Economists Propose a Digital Currency for Scotland, Backed by Scottish Parliament and Banks
Economists at Strathclyde University in Glasgow, Scotland, have warned that Scotland’s financial sector needs to accelerate its adoption of technology to avoid a future banking crisis. According to the economists, adopting leading-edge fintech could create 15,000 jobs in Scotland over 10 years and failing to do so would have the opposite effect.
“Fintech is evolving at a rapid pace and the consequences of digitalisation are being hailed as a ‘game changer’ for both the banking and securities industries,” said Daniel Broby, director of the Strathclyde University’s Centre for Financial Regulation and Innovation.
“Financial transactions are set to become instantaneous, traditional paper money is being replaced by digital money and entrepreneurs will be able to raise money directly from the public,” added Broby. “All this is good news for the consumer. But it is critical that we create the right conditions to enable companies to develop fintech faster, if Scotland’s financial sector is to remain globally competitive. The technology exists. Either Scottish financial institutions adopt it and thrive, or they ignore it at their peril.”
The Strathclyde economists are persuaded that fintech is being driven by blockchain technology and distributed ledgers, two major innovations poised to transform the way the financial sector handles not only payments but also identity, transactions and debt information.
Broby argued that the adoption of advanced fintech should be accelerated. “There’s potentially a huge opportunity for Scotland but we need to seize it,” he said.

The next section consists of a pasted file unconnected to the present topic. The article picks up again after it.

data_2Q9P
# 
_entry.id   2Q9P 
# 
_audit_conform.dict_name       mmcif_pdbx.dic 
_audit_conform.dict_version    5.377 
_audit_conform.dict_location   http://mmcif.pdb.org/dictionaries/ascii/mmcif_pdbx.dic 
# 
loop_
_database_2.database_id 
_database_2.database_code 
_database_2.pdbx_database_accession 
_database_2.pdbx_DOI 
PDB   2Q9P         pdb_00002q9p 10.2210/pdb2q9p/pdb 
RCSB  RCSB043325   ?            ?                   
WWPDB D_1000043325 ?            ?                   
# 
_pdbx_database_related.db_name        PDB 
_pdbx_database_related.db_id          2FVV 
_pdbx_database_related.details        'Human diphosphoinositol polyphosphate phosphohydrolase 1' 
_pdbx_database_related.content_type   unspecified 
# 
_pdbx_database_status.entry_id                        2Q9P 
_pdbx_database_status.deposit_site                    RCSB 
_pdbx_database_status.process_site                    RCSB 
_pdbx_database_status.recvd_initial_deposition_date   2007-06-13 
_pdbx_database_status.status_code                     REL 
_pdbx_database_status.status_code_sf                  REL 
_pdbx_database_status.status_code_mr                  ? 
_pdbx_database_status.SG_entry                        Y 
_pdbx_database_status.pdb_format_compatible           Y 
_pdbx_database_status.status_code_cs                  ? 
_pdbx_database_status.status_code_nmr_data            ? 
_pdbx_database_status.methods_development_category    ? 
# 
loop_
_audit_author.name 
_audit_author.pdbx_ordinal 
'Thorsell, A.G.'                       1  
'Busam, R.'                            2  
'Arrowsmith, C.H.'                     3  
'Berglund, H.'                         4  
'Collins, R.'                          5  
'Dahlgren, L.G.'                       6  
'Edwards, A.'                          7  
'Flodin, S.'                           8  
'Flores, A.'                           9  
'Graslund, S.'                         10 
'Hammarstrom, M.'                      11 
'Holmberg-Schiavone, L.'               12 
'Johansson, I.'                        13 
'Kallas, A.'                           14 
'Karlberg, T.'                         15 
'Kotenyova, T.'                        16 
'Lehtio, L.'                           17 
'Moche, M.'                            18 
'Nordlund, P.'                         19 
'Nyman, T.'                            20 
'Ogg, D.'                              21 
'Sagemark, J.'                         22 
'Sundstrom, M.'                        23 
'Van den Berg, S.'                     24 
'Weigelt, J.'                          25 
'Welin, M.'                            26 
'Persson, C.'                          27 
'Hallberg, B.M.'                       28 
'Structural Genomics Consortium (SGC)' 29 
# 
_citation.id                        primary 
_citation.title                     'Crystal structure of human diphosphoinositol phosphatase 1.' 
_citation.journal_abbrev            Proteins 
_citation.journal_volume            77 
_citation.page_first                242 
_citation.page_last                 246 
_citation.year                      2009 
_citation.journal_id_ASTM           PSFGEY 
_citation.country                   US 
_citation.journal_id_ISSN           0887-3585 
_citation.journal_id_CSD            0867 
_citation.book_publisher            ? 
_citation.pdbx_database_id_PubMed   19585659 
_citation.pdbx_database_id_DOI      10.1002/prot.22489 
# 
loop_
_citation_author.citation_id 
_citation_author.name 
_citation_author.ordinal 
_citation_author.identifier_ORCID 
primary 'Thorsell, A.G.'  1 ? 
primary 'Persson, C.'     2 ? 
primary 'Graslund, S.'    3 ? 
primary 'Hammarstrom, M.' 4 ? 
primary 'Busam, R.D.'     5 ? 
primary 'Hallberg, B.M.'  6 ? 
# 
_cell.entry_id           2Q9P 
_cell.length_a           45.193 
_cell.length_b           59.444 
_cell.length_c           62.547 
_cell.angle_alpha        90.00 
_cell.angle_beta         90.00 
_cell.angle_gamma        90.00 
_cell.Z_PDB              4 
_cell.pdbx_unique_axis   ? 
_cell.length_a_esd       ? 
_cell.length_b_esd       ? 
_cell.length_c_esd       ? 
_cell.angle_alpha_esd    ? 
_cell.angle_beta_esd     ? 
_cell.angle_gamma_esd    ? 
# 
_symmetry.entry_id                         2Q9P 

Broby and co-author Tatja Karkkainen presented a conference whitepaper titled “Fintech in Scotland: Building a digital future for the financial sector.”
The potential for a Scottish digital currency — a local currency backed by the Scottish parliament and banks — is examined in Broby’s whitepaper and it has been discussed at the symposium.
It’s worth noting that the possibility of a Scottish national digital currency was also discussed in connection with the Scottish independence referendum in September 2014. The referendum failed, but the possibility of a new referendum surfaced again after the U.K. voters chose Brexit, the exit of the U.K. from the European Union, on June 23. In fact, Scottish voters chose to stay in the E.U. and Scottish politicians declared that they would put the referendum back on the table. However, Broby’s proposal could be implemented even if Scotland were to remain a part of the U.K.
“We present the case for a Scottish backed crypto currency,” says Broby in the whitepaper. “Most crypto currencies have been developed by the private sector. Scotland could either host such an initiative or develop its own. This could be done by providing the backbone in the form of an encrypted distributed ledger. As a sponsored initiative, a copy of the transactions could also be mirrored in a central registry. This could be maintained by the Scottish government. The advantage of this is that there remains an element of oversight, be it for tax or money laundering. This would prove easier to regulate than a mined and anonymous blockchain.
“The rationale for a Scottish digital currency is supported by its unique political positioning,” continues Broby. “Legally, there is no need to have the legal capacity to issue banknotes to set up a cryptographically enabled transaction system. As long as a bank or group of banks is willing to guarantee the exchange of the currency to sterling (or a menu of exchangeable currencies) then the system could be just run from a [distributed] ledger.In most countries it is only central banks who are permitted to issue currency. In Scotland, Bank of Scotland, Clydesdale Bank and The Royal Bank of Scotland currently issue banknotes. Scottish Banknotes are legal currency in as much as they are approved by the UK Parliament. Scottish banknotes are not technically legal tender even in Scotland but the widespread use has established a precedent which can be built on. The Scottish payment system currently exists without a legal framework.”
“This legal ambiguity can be used to issue Scottish digital currency, backed by deposits from these currencies with the Bank of England,” concludes Broby. “The Scottish Parliament would have to support the initiative and presumably pass legislation on [digital currencies] to ensure its success.”